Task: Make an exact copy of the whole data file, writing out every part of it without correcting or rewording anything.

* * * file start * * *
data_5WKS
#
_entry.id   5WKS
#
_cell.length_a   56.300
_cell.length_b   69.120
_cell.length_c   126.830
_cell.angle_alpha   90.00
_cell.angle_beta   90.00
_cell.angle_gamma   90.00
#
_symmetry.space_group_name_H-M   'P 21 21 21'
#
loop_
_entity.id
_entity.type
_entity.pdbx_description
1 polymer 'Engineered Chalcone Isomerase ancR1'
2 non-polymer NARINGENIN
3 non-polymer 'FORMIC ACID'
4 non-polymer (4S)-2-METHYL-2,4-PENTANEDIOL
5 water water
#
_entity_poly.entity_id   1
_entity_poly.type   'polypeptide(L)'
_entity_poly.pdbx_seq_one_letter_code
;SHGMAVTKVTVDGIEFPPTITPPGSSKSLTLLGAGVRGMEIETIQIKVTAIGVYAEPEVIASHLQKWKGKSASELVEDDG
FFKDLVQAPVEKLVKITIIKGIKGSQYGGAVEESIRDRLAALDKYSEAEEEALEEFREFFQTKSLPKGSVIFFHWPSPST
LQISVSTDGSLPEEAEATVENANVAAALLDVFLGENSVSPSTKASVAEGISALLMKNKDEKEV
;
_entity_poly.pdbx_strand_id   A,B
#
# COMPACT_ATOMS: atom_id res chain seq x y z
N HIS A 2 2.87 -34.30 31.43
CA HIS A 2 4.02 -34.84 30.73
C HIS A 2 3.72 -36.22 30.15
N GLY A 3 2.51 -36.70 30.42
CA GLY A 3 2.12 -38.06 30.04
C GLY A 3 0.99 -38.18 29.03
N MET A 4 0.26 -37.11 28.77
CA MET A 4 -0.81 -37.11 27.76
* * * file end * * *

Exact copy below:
data_5WKS
#
_entry.id   5WKS
#
_cell.length_a   56.300
_cell.length_b   69.120
_cell.length_c   126.830
_cell.angle_alpha   90.00
_cell.angle_beta   90.00
_cell.angle_gamma   90.00
#
_symmetry.space_group_name_H-M   'P 21 21 21'
#
loop_
_entity.id
_entity.type
_entity.pdbx_description
1 polymer 'Engineered Chalcone Isomerase ancR1'
2 non-polymer NARINGENIN
3 non-polymer 'FORMIC ACID'
4 non-polymer (4S)-2-METHYL-2,4-PENTANEDIOL
5 water water
#
_entity_poly.entity_id   1
_entity_poly.type   'polypeptide(L)'
_entity_poly.pdbx_seq_one_letter_code
;SHGMAVTKVTVDGIEFPPTITPPGSSKSLTLLGAGVRGMEIETIQIKVTAIGVYAEPEVIASHLQKWKGKSASELVEDDG
FFKDLVQAPVEKLVKITIIKGIKGSQYGGAVEESIRDRLAALDKYSEAEEEALEEFREFFQTKSLPKGSVIFFHWPSPST
LQISVSTDGSLPEEAEATVENANVAAALLDVFLGENSVSPSTKASVAEGISALLMKNKDEKEV
;
_entity_poly.pdbx_strand_id   A,B
#
# COMPACT_ATOMS: atom_id res chain seq x y z
N HIS A 2 2.87 -34.30 31.43
CA HIS A 2 4.02 -34.84 30.73
C HIS A 2 3.72 -36.22 30.15
N GLY A 3 2.51 -36.70 30.42
CA GLY A 3 2.12 -38.06 30.04
C GLY A 3 0.99 -38.18 29.03
N MET A 4 0.26 -37.11 28.77
CA MET A 4 -0.81 -37.11 27.76